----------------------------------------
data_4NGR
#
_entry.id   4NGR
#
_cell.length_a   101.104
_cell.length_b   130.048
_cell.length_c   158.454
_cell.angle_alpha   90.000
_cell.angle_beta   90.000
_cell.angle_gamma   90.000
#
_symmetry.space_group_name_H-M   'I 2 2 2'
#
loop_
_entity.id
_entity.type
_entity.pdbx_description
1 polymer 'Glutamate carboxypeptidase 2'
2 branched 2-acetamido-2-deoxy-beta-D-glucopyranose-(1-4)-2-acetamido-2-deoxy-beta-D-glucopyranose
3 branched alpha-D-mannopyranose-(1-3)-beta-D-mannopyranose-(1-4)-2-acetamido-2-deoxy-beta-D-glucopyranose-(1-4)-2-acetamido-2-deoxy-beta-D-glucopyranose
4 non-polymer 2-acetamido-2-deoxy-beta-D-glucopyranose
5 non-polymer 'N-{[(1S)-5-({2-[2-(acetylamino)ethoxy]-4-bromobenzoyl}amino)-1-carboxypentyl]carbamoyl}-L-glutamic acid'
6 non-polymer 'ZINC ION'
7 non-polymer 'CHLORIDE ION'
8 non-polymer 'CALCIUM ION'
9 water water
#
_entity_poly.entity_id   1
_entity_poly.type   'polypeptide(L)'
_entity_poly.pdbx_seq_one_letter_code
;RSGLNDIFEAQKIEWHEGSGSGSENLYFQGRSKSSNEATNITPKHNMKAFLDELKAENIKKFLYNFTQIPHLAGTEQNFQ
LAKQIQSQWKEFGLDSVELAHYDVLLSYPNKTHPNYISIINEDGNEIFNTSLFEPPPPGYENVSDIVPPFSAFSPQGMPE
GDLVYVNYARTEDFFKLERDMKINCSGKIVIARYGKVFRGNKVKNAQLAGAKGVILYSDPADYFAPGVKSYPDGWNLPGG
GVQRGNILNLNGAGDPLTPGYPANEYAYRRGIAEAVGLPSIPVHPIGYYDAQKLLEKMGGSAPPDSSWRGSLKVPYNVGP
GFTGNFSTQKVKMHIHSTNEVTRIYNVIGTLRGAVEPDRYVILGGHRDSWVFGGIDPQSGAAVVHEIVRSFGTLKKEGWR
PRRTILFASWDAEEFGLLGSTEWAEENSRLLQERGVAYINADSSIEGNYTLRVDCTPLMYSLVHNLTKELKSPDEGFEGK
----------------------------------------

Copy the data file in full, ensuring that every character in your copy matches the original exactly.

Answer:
data_4NGR
#
_entry.id   4NGR
#
_cell.length_a   101.104
_cell.length_b   130.048
_cell.length_c   158.454
_cell.angle_alpha   90.000
_cell.angle_beta   90.000
_cell.angle_gamma   90.000
#
_symmetry.space_group_name_H-M   'I 2 2 2'
#
loop_
_entity.id
_entity.type
_entity.pdbx_description
1 polymer 'Glutamate carboxypeptidase 2'
2 branched 2-acetamido-2-deoxy-beta-D-glucopyranose-(1-4)-2-acetamido-2-deoxy-beta-D-glucopyranose
3 branched alpha-D-mannopyranose-(1-3)-beta-D-mannopyranose-(1-4)-2-acetamido-2-deoxy-beta-D-glucopyranose-(1-4)-2-acetamido-2-deoxy-beta-D-glucopyranose
4 non-polymer 2-acetamido-2-deoxy-beta-D-glucopyranose
5 non-polymer 'N-{[(1S)-5-({2-[2-(acetylamino)ethoxy]-4-bromobenzoyl}amino)-1-carboxypentyl]carbamoyl}-L-glutamic acid'
6 non-polymer 'ZINC ION'
7 non-polymer 'CHLORIDE ION'
8 non-polymer 'CALCIUM ION'
9 water water
#
_entity_poly.entity_id   1
_entity_poly.type   'polypeptide(L)'
_entity_poly.pdbx_seq_one_letter_code
;RSGLNDIFEAQKIEWHEGSGSGSENLYFQGRSKSSNEATNITPKHNMKAFLDELKAENIKKFLYNFTQIPHLAGTEQNFQ
LAKQIQSQWKEFGLDSVELAHYDVLLSYPNKTHPNYISIINEDGNEIFNTSLFEPPPPGYENVSDIVPPFSAFSPQGMPE
GDLVYVNYARTEDFFKLERDMKINCSGKIVIARYGKVFRGNKVKNAQLAGAKGVILYSDPADYFAPGVKSYPDGWNLPGG
GVQRGNILNLNGAGDPLTPGYPANEYAYRRGIAEAVGLPSIPVHPIGYYDAQKLLEKMGGSAPPDSSWRGSLKVPYNVGP
GFTGNFSTQKVKMHIHSTNEVTRIYNVIGTLRGAVEPDRYVILGGHRDSWVFGGIDPQSGAAVVHEIVRSFGTLKKEGWR
PRRTILFASWDAEEFGLLGSTEWAEENSRLLQERGVAYINADSSIEGNYTLRVDCTPLMYSLVHNLTKELKSPDEGFEGK